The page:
The best option for dialysis access is known as a "fistula." Other names for fistulas that you may hear include "Ciminos", or "turn downs" or "basilic transpositions" or "native vein fistulas." These are formed by connecting an artery in your arm (the blood vessel that brings blood from your heart to your hand) directly to a vein (the blood vessel that brings blood from your arms back to your heart.) Over time the vein gets bigger and tougher until it can be used for dialysis. This process of getting bigger and tougher is called becoming "mature." Once a fistula is "mature" it is the best type of access for dialysis. It allows excellent blood flow to and from the machine so you get better dialysis and feel better. They are usually trouble-free at this point, rarely get infected, and last for years. In addition, the operation used to make a fistula is oftentimes simple and results in very little discomfort and a very small scar. Unfortunately, not everyone has veins that are easily made into fistulas. Another drawback is that even if your veins are good enough to be used for a fistula it can often take months or another procedure for a fistula to "mature."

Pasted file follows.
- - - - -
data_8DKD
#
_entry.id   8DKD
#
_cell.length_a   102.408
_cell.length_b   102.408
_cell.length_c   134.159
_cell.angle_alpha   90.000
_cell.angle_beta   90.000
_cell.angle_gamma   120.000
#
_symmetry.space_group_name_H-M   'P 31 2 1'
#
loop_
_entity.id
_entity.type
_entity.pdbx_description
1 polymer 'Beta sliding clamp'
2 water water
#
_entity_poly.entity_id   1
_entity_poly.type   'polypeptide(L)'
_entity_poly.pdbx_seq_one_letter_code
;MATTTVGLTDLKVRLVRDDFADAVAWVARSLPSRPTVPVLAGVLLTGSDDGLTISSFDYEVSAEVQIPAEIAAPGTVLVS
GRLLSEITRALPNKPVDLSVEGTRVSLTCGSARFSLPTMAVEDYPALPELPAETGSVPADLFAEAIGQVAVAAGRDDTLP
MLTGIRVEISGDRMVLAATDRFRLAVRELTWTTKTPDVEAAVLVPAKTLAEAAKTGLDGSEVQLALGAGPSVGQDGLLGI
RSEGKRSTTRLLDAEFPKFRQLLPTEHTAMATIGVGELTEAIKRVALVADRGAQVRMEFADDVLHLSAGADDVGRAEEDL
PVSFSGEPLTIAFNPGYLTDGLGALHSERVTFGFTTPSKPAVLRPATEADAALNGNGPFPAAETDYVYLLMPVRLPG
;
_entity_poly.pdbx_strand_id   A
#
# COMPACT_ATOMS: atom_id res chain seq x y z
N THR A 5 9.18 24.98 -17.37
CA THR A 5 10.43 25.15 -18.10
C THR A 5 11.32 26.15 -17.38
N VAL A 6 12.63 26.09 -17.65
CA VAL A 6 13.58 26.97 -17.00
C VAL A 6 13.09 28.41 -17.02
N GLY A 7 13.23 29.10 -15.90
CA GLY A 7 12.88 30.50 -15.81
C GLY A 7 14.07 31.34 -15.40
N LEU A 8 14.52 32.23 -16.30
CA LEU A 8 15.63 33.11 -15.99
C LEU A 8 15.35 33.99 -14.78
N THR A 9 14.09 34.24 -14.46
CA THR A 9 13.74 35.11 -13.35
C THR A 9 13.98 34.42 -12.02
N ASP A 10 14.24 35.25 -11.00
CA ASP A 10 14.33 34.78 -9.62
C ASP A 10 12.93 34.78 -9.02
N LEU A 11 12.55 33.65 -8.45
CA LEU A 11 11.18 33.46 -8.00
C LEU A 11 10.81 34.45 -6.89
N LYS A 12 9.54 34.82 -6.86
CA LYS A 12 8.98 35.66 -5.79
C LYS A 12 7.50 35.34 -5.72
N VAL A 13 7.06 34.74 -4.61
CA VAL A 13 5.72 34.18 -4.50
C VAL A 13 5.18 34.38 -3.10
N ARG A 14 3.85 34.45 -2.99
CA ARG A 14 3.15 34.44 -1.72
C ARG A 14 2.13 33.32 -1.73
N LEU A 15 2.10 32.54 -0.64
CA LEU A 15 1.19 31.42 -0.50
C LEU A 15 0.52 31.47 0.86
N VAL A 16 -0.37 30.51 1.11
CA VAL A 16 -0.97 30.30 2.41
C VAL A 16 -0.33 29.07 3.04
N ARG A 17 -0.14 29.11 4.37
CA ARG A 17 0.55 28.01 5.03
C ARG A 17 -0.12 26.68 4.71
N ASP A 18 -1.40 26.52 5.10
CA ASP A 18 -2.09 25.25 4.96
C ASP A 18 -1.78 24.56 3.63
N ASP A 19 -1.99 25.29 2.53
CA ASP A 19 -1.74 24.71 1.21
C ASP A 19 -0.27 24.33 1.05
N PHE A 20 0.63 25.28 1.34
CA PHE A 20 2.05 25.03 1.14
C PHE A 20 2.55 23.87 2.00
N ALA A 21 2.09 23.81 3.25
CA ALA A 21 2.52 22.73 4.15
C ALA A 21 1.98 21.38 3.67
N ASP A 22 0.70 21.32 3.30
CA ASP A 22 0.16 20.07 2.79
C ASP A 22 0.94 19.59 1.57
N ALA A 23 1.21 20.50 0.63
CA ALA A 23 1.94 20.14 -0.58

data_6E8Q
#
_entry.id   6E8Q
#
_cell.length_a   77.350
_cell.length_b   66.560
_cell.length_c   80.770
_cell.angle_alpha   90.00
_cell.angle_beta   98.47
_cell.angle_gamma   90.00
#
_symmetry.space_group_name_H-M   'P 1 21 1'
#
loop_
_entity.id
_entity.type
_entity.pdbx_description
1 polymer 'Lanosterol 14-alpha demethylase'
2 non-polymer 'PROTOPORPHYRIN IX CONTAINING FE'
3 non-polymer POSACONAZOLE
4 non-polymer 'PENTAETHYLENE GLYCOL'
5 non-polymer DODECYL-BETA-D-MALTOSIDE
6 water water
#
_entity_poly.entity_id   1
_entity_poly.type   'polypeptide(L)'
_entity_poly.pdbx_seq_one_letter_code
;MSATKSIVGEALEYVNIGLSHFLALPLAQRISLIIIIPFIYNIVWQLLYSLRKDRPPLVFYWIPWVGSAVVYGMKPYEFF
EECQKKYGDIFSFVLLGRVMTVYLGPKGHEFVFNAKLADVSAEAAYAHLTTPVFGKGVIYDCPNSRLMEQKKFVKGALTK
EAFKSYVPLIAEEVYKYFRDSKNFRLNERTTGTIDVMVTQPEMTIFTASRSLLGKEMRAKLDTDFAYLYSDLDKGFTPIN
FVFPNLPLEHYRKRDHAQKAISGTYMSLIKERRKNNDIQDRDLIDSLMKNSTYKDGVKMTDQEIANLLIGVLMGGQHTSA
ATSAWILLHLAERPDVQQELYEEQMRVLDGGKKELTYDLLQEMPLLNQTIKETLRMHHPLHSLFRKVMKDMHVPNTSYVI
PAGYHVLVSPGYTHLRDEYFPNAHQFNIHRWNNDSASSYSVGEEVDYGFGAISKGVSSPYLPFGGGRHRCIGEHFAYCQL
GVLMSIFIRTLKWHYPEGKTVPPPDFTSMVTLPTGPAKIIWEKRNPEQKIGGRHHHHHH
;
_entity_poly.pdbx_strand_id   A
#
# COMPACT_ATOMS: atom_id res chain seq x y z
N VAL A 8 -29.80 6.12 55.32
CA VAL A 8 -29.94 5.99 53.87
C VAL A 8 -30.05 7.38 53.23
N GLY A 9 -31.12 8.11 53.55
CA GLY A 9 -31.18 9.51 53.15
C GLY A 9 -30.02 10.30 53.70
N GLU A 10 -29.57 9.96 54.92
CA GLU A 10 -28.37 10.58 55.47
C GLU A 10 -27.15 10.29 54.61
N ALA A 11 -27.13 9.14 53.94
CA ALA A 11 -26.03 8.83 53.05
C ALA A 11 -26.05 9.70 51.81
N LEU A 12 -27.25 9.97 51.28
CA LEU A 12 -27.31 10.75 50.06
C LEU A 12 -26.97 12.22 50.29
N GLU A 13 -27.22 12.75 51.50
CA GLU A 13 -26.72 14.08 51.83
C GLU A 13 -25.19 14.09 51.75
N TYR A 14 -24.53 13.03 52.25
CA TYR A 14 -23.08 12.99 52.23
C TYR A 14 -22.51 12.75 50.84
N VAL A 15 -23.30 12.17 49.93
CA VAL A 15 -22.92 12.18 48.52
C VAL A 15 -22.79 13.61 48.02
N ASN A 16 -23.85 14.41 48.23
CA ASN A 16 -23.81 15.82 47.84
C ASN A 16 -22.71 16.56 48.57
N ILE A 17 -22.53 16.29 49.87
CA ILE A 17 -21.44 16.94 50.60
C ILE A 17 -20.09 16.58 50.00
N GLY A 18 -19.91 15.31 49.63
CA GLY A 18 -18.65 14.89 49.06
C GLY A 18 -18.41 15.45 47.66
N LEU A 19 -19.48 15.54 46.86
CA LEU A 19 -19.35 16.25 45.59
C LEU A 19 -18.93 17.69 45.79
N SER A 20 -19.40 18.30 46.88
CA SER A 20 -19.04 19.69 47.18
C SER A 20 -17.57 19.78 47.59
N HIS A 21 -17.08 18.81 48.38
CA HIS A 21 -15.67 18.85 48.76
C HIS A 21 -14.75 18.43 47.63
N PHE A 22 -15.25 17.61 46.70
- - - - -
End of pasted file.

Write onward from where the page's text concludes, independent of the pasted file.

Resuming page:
If your veins are not good enough to be made into a fistula, you may need a "graft." This is a plastic tube inserted under your skin in your arm. One end is connected to an artery, the other end to a vein and dialysis needles are placed through the skin and into this graft. Because they are plastic, grafts are more likely to get infected than fistulas, but the biggest problem with grafts is that they often clot off and then have to be reopened with another procedure, whether in surgery or by radiologists. The operation to put in a graft usually results in much more swelling and tenderness than with a fistula as well. Still, although they are not as good as fistulas, they provide much better dialysis than catheters.
How do I decide which dialysis access is right for me?